Hogan Lovells’ Winnik International Telecoms & Internet Forum explored how the Internet of Things (IoT) may continue to expand the scope of cybersecurity concerns. Cybersecurity risks for the IoT were previously synonymous with enterprise products. Now these risks extend to consumer devices, services and applications.

According to cybersecurity leaders attending the forum, the IoT market needs new, market-driven approaches to cybersecurity given the number of at-risk IoT products and services. Travis LeBlanc, Chief of the Federal Communications Commission’s (FCC) Enforcement Bureau, said while the number of IoT devices has exploded, the existing 500 million IoT devices with outdated security features are “not going anywhere.” According to LeBlanc, “government needs to incentivize the entire [IoT] community because individual networks may not be affected.” LeBlanc reviewed various government initiatives from the FCC, Federal Trade Commission, National Telecommunications and Information Administration, and the National Institute of Standards and Technology. He said innovation is outpacing regulation. According to LeBlanc, government should not over-regulate because doing so would restrain innovation. He added that, while achieving perfectly secure devices and networks is impossible, industry and government can better manage risks through collaboration, consumer education, and multi-national efforts to confront global cybersecurity threats.

Other panelists identified the persistent tension between cybersecurity and usability as a continuing challenge for businesses selling or using IoT products and services. Austin Carson, the Legislative Director to Representative Michael McCaul (R-TX), Chairman of the House Committee on Homeland Security, said that robust security protections can interfere with the convenience that consumers demand from IoT devices. According to Carson, class action lawsuits have become a new source of business risk. When a known vulnerability is exploited, plaintiffs’ attorneys have sought to recover damages for the diminution of value in a product as a result of a cybersecurity breach, including consequential damages to other property due to the cybersecurity breach, Carson said. According to Carson, the financial risk from these types of class actions far exceeds any potential government fine.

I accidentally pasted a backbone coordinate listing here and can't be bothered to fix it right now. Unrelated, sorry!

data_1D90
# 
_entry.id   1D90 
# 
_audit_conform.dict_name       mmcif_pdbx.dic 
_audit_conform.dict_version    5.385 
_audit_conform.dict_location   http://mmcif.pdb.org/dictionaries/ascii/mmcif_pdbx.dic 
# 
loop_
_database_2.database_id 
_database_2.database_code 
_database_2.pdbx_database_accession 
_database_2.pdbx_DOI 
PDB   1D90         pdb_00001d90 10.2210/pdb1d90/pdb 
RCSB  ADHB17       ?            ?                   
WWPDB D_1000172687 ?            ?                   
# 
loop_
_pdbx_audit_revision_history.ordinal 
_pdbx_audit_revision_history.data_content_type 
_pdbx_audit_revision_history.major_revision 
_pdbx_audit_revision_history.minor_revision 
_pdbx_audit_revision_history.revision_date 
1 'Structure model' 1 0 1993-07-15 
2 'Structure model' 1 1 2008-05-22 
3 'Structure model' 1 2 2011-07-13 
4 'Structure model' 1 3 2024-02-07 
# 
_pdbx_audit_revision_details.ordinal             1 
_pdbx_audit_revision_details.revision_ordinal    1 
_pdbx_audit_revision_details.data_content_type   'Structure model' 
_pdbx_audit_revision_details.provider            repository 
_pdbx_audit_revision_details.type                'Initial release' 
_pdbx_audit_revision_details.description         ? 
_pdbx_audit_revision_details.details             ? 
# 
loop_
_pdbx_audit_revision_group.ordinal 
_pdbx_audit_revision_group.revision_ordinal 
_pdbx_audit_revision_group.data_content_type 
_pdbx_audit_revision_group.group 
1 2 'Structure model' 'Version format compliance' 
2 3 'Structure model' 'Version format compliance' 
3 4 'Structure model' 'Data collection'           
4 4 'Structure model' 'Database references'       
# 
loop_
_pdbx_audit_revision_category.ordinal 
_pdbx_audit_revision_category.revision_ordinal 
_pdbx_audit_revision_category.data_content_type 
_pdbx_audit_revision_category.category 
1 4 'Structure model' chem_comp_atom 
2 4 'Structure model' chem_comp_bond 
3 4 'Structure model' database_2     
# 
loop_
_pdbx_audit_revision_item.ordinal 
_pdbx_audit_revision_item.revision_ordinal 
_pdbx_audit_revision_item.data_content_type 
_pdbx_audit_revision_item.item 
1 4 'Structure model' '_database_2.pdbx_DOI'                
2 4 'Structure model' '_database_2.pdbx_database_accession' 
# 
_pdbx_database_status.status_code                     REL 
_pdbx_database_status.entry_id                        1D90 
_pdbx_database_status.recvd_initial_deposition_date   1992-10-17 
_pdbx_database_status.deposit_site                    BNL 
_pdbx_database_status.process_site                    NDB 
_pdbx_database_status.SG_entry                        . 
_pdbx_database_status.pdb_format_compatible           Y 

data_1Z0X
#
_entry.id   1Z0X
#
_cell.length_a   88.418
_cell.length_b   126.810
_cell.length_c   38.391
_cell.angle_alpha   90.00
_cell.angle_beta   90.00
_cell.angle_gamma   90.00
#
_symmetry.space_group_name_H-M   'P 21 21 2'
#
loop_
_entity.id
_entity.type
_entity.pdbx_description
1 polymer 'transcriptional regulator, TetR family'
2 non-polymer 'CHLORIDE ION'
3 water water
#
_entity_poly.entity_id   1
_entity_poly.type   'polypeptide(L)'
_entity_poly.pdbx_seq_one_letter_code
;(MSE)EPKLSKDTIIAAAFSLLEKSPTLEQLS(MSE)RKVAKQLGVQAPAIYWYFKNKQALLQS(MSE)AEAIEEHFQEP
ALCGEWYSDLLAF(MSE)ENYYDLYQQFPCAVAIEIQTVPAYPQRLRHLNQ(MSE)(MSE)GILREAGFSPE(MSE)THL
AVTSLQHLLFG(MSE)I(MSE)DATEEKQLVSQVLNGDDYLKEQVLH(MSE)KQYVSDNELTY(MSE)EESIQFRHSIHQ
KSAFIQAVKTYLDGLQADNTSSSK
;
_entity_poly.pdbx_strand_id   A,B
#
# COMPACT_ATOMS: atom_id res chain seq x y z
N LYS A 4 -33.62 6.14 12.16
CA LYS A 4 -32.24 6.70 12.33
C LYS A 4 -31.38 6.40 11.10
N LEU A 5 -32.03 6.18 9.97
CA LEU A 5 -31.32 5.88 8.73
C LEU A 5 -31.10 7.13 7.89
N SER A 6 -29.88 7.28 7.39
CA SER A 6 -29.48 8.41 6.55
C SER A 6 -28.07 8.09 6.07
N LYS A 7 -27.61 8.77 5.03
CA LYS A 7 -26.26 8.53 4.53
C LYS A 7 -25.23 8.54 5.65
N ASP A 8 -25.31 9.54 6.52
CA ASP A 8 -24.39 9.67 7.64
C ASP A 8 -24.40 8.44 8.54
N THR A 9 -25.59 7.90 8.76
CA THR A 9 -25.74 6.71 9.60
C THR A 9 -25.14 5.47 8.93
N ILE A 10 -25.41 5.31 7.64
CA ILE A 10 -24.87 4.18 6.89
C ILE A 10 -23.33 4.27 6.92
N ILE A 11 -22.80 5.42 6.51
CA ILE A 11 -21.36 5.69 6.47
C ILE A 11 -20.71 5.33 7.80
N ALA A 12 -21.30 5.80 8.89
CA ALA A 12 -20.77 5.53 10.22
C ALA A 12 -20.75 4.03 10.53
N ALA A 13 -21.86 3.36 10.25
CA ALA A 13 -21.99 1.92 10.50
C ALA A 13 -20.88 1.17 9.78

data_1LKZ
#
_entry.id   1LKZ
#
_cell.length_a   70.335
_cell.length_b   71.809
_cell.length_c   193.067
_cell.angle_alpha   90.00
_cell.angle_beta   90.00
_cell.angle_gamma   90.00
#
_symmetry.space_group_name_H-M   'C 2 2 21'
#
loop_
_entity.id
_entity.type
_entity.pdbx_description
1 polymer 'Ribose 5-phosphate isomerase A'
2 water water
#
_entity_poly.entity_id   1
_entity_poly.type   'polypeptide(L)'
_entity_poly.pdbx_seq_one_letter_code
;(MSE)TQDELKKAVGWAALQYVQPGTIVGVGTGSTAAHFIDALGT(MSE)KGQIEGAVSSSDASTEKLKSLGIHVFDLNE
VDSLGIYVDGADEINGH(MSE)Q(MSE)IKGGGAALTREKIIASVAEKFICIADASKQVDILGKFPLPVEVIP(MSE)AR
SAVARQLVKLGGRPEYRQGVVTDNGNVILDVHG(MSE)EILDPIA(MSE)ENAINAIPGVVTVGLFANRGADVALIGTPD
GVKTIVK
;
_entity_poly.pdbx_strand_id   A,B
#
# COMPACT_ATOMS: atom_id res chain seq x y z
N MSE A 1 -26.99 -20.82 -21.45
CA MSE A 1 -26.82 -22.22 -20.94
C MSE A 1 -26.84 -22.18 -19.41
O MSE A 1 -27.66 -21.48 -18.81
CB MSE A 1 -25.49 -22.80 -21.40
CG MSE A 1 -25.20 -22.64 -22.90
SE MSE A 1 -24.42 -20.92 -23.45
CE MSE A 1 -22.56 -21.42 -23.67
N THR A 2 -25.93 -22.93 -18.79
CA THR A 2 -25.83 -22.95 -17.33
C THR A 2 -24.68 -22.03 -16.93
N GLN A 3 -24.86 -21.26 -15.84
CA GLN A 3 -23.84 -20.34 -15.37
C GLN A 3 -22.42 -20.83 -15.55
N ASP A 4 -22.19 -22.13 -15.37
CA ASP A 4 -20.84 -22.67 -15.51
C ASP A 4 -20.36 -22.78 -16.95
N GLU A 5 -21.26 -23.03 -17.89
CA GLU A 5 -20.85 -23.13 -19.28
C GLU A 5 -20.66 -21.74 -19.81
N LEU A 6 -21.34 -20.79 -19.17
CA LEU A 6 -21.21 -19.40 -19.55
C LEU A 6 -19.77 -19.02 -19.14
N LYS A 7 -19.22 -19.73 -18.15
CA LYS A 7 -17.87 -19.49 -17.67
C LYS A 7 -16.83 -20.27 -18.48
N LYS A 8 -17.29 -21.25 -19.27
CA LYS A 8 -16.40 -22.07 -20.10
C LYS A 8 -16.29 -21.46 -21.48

Julie Kearney of the Consumer Technology Association said the consumer technology industry has sought to address cybersecurity risks without regulation. According to Kearney, businesses face a challenge in educating consumers to secure their own networks and buy products from reputable brands. The private sector also has to confront the proliferation of standards for networks and redouble efforts to incorporate security by design into every device without sacrificing functionality and ease of use.

Lisa Hayes with the Center for Democracy and Technology agreed. According to Hayes, consumers love connected devices but worry that some connected devices, such as medical products, may no longer function if Internet connectivity is lost. Hayes said that companies should begin encrypting everything and adopt new security standards for IoT devices as they become available.

In sum, panelists asserted the market can address new and evolving IoT cybersecurity risks better than government mandates so long as regulators and courts must allow companies room to maneuver. Meanwhile, the rest of us – from device manufacturers to consumers – each have a role to play in protecting connected devices and minimizing the risks as much as possible.